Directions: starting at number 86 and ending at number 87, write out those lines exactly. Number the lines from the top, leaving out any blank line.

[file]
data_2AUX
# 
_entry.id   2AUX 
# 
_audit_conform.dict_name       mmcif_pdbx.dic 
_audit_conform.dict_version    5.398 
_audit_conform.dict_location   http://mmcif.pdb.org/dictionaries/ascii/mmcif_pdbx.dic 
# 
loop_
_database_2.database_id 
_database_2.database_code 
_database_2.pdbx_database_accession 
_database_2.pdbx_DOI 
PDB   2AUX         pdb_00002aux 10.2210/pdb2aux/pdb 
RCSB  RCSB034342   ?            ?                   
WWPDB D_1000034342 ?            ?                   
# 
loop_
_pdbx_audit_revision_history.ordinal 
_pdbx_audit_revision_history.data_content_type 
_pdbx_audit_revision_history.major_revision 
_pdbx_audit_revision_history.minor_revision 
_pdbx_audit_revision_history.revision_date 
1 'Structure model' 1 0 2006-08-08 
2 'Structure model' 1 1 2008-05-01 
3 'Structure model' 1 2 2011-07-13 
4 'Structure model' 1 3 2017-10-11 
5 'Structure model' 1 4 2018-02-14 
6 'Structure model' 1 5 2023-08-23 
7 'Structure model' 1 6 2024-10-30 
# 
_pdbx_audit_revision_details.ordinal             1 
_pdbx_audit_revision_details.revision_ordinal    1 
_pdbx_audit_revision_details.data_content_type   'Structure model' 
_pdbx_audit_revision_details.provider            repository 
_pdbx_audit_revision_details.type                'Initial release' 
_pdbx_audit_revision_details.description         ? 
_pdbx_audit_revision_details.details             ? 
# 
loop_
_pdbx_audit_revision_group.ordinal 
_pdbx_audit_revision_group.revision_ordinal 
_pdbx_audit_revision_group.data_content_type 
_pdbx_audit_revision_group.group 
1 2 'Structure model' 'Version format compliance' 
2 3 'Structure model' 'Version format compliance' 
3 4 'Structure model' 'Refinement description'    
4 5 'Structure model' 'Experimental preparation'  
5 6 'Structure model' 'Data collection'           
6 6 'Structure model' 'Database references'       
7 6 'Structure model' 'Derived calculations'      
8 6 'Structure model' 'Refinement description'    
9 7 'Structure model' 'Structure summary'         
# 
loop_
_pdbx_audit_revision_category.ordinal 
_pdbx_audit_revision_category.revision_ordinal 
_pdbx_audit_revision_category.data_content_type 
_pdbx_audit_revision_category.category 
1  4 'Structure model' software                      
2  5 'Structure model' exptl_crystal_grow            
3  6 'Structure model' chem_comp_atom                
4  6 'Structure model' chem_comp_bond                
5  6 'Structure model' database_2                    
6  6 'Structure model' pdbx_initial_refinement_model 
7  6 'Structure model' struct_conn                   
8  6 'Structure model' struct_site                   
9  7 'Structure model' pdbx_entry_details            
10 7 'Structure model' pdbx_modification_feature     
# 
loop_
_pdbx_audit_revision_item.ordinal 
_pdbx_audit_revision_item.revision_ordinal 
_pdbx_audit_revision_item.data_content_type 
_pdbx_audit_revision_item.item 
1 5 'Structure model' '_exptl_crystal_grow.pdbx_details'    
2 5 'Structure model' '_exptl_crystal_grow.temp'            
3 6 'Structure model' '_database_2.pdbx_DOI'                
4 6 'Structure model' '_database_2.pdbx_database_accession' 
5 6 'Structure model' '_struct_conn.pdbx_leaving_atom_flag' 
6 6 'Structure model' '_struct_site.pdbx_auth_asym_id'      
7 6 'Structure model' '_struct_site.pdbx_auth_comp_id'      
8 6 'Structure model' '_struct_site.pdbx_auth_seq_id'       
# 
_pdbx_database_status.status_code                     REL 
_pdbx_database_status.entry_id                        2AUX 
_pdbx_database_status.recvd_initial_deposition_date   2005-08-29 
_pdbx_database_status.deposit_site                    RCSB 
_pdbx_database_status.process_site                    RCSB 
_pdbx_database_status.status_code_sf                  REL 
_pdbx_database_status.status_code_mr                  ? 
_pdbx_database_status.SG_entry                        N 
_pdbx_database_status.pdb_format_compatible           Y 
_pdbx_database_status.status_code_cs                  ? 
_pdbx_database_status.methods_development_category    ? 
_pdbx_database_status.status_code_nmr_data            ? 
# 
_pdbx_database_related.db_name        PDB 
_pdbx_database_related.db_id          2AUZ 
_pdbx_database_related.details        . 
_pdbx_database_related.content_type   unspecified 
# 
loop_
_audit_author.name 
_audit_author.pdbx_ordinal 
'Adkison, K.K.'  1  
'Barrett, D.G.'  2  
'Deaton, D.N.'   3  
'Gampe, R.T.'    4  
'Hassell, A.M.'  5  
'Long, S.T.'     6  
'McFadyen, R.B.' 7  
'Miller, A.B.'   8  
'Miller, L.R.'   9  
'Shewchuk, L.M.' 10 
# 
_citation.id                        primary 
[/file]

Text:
_pdbx_database_status.entry_id                        2AUX 
_pdbx_database_status.recvd_initial_deposition_date   2005-08-29 